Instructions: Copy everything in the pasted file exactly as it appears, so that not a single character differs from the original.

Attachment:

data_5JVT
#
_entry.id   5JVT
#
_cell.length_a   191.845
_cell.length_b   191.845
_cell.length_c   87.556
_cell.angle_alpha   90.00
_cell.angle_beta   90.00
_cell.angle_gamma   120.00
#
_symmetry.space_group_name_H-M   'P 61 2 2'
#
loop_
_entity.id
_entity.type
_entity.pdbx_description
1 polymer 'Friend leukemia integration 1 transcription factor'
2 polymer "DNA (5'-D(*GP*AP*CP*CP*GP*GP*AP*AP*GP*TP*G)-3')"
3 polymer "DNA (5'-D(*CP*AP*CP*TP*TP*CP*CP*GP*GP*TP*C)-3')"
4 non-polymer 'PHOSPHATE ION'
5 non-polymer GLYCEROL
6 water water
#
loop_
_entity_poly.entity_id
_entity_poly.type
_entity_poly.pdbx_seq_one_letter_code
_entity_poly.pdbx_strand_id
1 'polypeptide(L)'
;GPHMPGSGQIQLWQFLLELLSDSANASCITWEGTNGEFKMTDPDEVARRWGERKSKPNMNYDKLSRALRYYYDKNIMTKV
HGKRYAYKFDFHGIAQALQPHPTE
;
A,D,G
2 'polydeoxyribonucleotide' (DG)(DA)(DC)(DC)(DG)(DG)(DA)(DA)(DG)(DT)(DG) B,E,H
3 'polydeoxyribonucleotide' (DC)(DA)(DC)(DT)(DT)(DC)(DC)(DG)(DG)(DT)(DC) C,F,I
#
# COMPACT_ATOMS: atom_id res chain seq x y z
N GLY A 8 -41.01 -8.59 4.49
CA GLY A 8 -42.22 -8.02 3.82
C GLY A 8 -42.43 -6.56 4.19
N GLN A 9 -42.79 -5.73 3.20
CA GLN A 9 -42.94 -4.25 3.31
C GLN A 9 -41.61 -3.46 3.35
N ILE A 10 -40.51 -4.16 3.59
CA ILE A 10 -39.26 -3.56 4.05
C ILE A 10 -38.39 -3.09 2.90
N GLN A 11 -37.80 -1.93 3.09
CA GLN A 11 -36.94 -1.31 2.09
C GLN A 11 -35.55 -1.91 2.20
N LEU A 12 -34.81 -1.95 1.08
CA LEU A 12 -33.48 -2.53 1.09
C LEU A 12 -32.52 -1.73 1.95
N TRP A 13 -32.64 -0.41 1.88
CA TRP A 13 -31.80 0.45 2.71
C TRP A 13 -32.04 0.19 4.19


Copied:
data_5JVT
#
_entry.id   5JVT
#
_cell.length_a   191.845
_cell.length_b   191.845
_cell.length_c   87.556
_cell.angle_alpha   90.00
_cell.angle_beta   90.00
_cell.angle_gamma   120.00
#
_symmetry.space_group_name_H-M   'P 61 2 2'
#
loop_
_entity.id
_entity.type
_entity.pdbx_description
1 polymer 'Friend leukemia integration 1 transcription factor'
2 polymer "DNA (5'-D(*GP*AP*CP*CP*GP*GP*AP*AP*GP*TP*G)-3')"
3 polymer "DNA (5'-D(*CP*AP*CP*TP*TP*CP*CP*GP*GP*TP*C)-3')"
4 non-polymer 'PHOSPHATE ION'
5 non-polymer GLYCEROL
6 water water
#
loop_
_entity_poly.entity_id
_entity_poly.type
_entity_poly.pdbx_seq_one_letter_code
_entity_poly.pdbx_strand_id
1 'polypeptide(L)'
;GPHMPGSGQIQLWQFLLELLSDSANASCITWEGTNGEFKMTDPDEVARRWGERKSKPNMNYDKLSRALRYYYDKNIMTKV
HGKRYAYKFDFHGIAQALQPHPTE
;
A,D,G
2 'polydeoxyribonucleotide' (DG)(DA)(DC)(DC)(DG)(DG)(DA)(DA)(DG)(DT)(DG) B,E,H
3 'polydeoxyribonucleotide' (DC)(DA)(DC)(DT)(DT)(DC)(DC)(DG)(DG)(DT)(DC) C,F,I
#
# COMPACT_ATOMS: atom_id res chain seq x y z
N GLY A 8 -41.01 -8.59 4.49
CA GLY A 8 -42.22 -8.02 3.82
C GLY A 8 -42.43 -6.56 4.19
N GLN A 9 -42.79 -5.73 3.20
CA GLN A 9 -42.94 -4.25 3.31
C GLN A 9 -41.61 -3.46 3.35
N ILE A 10 -40.51 -4.16 3.59
CA ILE A 10 -39.26 -3.56 4.05
C ILE A 10 -38.39 -3.09 2.90
N GLN A 11 -37.80 -1.93 3.09
CA GLN A 11 -36.94 -1.31 2.09
C GLN A 11 -35.55 -1.91 2.20
N LEU A 12 -34.81 -1.95 1.08
CA LEU A 12 -33.48 -2.53 1.09
C LEU A 12 -32.52 -1.73 1.95
N TRP A 13 -32.64 -0.41 1.88
CA TRP A 13 -31.80 0.45 2.71
C TRP A 13 -32.04 0.19 4.19